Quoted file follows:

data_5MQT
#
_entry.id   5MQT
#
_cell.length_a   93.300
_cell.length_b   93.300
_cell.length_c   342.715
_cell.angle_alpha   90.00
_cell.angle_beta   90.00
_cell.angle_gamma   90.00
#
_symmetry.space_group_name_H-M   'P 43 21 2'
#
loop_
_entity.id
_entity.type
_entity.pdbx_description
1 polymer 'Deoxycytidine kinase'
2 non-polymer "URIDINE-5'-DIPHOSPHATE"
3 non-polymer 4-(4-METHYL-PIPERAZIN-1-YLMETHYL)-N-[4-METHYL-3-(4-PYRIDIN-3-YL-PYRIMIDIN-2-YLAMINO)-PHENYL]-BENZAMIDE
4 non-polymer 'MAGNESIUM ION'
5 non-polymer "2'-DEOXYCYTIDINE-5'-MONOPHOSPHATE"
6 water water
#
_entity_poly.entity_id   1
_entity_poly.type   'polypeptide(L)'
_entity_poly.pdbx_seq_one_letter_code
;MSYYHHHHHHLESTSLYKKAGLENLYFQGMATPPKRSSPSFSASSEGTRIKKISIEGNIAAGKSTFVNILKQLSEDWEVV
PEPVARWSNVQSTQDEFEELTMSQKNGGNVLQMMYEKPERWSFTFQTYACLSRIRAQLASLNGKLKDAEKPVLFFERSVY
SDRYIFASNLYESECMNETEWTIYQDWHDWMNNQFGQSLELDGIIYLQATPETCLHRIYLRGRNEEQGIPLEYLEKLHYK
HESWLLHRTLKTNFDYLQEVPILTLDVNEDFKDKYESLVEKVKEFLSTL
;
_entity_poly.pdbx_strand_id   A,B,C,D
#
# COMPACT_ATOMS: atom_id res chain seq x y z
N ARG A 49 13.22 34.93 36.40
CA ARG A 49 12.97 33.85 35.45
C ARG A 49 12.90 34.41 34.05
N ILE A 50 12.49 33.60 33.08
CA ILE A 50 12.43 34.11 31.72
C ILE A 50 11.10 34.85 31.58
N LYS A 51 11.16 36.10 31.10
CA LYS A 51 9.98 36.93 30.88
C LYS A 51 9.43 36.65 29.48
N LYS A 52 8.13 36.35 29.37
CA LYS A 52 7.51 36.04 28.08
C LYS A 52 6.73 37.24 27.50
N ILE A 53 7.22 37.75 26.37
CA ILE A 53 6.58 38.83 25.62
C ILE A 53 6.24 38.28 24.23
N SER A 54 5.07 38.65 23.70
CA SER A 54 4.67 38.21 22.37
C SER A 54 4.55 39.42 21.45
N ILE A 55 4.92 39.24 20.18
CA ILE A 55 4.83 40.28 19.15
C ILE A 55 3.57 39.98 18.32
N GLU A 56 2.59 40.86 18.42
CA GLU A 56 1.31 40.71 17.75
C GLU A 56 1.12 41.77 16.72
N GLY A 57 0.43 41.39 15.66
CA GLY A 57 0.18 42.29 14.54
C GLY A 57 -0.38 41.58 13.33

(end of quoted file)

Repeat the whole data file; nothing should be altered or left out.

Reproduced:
data_5MQT
#
_entry.id   5MQT
#
_cell.length_a   93.300
_cell.length_b   93.300
_cell.length_c   342.715
_cell.angle_alpha   90.00
_cell.angle_beta   90.00
_cell.angle_gamma   90.00
#
_symmetry.space_group_name_H-M   'P 43 21 2'
#
loop_
_entity.id
_entity.type
_entity.pdbx_description
1 polymer 'Deoxycytidine kinase'
2 non-polymer "URIDINE-5'-DIPHOSPHATE"
3 non-polymer 4-(4-METHYL-PIPERAZIN-1-YLMETHYL)-N-[4-METHYL-3-(4-PYRIDIN-3-YL-PYRIMIDIN-2-YLAMINO)-PHENYL]-BENZAMIDE
4 non-polymer 'MAGNESIUM ION'
5 non-polymer "2'-DEOXYCYTIDINE-5'-MONOPHOSPHATE"
6 water water
#
_entity_poly.entity_id   1
_entity_poly.type   'polypeptide(L)'
_entity_poly.pdbx_seq_one_letter_code
;MSYYHHHHHHLESTSLYKKAGLENLYFQGMATPPKRSSPSFSASSEGTRIKKISIEGNIAAGKSTFVNILKQLSEDWEVV
PEPVARWSNVQSTQDEFEELTMSQKNGGNVLQMMYEKPERWSFTFQTYACLSRIRAQLASLNGKLKDAEKPVLFFERSVY
SDRYIFASNLYESECMNETEWTIYQDWHDWMNNQFGQSLELDGIIYLQATPETCLHRIYLRGRNEEQGIPLEYLEKLHYK
HESWLLHRTLKTNFDYLQEVPILTLDVNEDFKDKYESLVEKVKEFLSTL
;
_entity_poly.pdbx_strand_id   A,B,C,D
#
# COMPACT_ATOMS: atom_id res chain seq x y z
N ARG A 49 13.22 34.93 36.40
CA ARG A 49 12.97 33.85 35.45
C ARG A 49 12.90 34.41 34.05
N ILE A 50 12.49 33.60 33.08
CA ILE A 50 12.43 34.11 31.72
C ILE A 50 11.10 34.85 31.58
N LYS A 51 11.16 36.10 31.10
CA LYS A 51 9.98 36.93 30.88
C LYS A 51 9.43 36.65 29.48
N LYS A 52 8.13 36.35 29.37
CA LYS A 52 7.51 36.04 28.08
C LYS A 52 6.73 37.24 27.50
N ILE A 53 7.22 37.75 26.37
CA ILE A 53 6.58 38.83 25.62
C ILE A 53 6.24 38.28 24.23
N SER A 54 5.07 38.65 23.70
CA SER A 54 4.67 38.21 22.37
C SER A 54 4.55 39.42 21.45
N ILE A 55 4.92 39.24 20.18
CA ILE A 55 4.83 40.28 19.15
C ILE A 55 3.57 39.98 18.32
N GLU A 56 2.59 40.86 18.42
CA GLU A 56 1.31 40.71 17.75
C GLU A 56 1.12 41.77 16.72
N GLY A 57 0.43 41.39 15.66
CA GLY A 57 0.18 42.29 14.54
C GLY A 57 -0.38 41.58 13.33